Today’s confirmation of a new Archbishop of Canterbury has reminded me that Roger Scruton has a forthcoming book entitled Our Church: A Personal History of the Church of England. Knowing what I know of Scruton I’d be surprised to find him going to bat for even one of the Thirty-Nine Articles, and this interview seems to bear that expectation out. Scruton is a convert to Anglicanism, but he is also a Kantian, and so he believes that his attitude toward noumenal claims, including most religious claims, must be agnostic. His intention in the book is apparently instead to defend the historic place of the Anglican Church in English culture, to praise the beauty of its rituals and the quiet persistence of its wisdom, and to argue that nothing is likely to replace it.
It would be easy to satirize this kind of thing: stuffy Englishman likes his organ music and his beautiful churches, but doesn’t linger over all that business about sin and salvation. Such criticism has a place — though given that the aim of the criticism ought to be to encourage deeper engagement with the substantive claims of the faith, I doubt that satire is the most effective means. I will admit that I am myself sometimes tempted to cast a withering look upon this “cultural Christianity”, yet if I succomb to this temptation I lack charity. Why should I object when someone, especially someone as thoughtful as Scruton, though unable to assent to the Church’s doctrines nonetheless seeks shelter under her wings? Doctrine is important, unquestionably, but sometimes people connect with the faith through the chest rather than through the head.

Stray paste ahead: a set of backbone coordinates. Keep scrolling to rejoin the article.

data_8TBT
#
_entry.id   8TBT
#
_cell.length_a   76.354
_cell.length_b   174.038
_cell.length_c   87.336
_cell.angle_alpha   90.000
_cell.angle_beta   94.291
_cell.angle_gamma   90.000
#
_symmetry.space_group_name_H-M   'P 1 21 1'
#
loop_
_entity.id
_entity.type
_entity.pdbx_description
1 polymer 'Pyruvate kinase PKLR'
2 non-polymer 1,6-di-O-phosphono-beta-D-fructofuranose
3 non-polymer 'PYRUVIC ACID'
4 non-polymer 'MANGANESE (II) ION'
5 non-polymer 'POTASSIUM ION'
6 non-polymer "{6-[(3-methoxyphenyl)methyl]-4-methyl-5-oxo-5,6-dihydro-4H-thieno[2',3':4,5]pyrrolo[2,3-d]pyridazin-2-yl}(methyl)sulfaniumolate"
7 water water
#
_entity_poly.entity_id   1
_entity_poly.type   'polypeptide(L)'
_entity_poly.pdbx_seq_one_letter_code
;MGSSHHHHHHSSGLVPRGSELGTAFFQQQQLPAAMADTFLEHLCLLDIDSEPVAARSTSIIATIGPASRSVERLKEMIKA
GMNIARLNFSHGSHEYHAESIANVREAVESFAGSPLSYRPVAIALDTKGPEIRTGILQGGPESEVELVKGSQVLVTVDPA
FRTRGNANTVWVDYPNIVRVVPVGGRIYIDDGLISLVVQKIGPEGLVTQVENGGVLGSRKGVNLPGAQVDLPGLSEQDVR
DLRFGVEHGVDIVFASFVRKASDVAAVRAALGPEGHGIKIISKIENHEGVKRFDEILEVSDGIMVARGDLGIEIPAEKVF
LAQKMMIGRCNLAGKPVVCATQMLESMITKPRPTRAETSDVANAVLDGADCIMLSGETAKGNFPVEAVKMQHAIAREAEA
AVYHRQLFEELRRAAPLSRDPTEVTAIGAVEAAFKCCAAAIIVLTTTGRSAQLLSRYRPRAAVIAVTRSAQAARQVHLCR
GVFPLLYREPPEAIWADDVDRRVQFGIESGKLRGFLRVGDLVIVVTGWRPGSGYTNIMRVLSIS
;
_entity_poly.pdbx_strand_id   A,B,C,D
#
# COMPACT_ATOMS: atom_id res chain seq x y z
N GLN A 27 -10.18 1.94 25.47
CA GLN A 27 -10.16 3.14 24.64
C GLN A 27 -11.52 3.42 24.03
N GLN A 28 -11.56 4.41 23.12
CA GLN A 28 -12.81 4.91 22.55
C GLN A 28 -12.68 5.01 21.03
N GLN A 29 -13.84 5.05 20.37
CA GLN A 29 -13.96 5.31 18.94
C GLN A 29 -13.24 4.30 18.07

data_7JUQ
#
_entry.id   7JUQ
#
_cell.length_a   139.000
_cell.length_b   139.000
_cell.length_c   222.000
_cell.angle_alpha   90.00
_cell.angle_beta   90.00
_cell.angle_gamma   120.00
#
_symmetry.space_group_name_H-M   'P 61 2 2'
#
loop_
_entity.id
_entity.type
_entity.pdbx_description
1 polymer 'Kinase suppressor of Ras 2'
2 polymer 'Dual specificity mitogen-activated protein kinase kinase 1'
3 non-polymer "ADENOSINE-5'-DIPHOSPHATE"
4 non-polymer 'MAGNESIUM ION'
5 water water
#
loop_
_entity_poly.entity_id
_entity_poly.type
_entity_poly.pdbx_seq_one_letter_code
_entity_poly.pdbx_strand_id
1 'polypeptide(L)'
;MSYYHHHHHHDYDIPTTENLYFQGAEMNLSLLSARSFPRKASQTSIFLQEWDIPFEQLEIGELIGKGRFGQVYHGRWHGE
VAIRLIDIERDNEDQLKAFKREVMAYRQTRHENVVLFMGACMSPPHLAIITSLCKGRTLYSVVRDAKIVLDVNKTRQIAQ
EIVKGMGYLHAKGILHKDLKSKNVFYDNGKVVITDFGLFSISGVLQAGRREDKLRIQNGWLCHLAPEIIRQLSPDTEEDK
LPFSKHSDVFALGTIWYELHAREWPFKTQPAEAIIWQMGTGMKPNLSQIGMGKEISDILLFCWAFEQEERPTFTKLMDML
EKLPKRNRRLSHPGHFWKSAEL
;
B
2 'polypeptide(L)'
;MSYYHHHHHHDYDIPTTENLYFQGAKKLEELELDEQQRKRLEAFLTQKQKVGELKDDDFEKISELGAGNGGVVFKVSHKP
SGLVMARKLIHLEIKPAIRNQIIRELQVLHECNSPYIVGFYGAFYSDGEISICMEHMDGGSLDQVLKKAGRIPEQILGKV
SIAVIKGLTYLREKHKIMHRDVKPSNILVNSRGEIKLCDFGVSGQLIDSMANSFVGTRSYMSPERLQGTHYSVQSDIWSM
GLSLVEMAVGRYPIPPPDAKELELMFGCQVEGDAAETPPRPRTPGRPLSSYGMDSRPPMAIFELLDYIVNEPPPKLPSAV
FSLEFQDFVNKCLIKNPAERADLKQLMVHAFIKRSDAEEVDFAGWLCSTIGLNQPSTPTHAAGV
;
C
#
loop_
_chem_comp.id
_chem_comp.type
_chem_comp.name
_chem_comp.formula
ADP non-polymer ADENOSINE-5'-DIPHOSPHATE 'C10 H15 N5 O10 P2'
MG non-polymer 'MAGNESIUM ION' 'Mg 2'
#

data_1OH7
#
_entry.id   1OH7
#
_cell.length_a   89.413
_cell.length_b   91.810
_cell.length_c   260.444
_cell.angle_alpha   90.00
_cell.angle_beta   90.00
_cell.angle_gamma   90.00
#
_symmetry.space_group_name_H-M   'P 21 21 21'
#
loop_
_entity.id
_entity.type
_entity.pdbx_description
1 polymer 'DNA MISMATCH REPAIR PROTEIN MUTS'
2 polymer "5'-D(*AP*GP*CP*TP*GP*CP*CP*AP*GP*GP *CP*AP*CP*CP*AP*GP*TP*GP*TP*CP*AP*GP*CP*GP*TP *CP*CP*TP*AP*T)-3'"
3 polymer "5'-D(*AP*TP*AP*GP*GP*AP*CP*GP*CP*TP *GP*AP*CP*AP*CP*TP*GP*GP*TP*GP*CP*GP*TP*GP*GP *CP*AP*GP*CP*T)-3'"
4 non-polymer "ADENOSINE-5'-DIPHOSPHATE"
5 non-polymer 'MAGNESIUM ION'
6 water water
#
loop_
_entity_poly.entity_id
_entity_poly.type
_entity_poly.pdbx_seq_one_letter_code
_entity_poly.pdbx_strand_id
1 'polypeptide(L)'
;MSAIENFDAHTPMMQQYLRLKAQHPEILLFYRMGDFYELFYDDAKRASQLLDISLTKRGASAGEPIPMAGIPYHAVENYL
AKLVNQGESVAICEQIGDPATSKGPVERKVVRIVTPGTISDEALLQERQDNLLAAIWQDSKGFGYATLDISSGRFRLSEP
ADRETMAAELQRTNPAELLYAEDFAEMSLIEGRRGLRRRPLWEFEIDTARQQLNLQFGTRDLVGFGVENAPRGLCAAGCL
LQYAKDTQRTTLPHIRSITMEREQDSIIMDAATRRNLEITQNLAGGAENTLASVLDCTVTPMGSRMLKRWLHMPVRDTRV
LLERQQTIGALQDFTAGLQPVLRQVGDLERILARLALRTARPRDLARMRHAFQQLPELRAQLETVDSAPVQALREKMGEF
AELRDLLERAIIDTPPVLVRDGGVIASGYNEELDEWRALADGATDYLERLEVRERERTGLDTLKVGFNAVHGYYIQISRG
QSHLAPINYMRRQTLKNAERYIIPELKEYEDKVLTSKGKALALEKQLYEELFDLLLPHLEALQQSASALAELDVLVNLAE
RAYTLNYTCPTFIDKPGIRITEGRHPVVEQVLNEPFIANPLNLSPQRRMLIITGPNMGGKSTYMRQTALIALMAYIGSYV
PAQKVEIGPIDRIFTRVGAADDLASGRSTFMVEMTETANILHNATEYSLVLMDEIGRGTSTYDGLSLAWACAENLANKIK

It seems to me that Pope Benedict, by promoting certain liturgical traditions within the Church — I am thinking here of the special provisions he has made for the (so-called) Tridentine liturgy and the Anglican liturgy — is acknowledging that, quite apart from doctrinal questions, aesthetics carry real and legitimate weight, and that love for a particular liturgical tradition deserves respect, for it is largely by means of liturgy that we encounter the faith, and through the faith God. And so a man like Scruton, who loves to play the organ for his congregation, and who appreciates the eloquence of the Book of Common Prayer, and who seeks out, week after week, the restful poise of the Anglican liturgy, may in fact be more than a mere dabbler. In charity we should welcome him warmly, as good hosts.
At the end of the interview, when asked to play a favourite hymn on the organ, he chooses “Come Down, O Love Divine”, which I recall is someone else’s favourite hymn too. Let’s hear it again: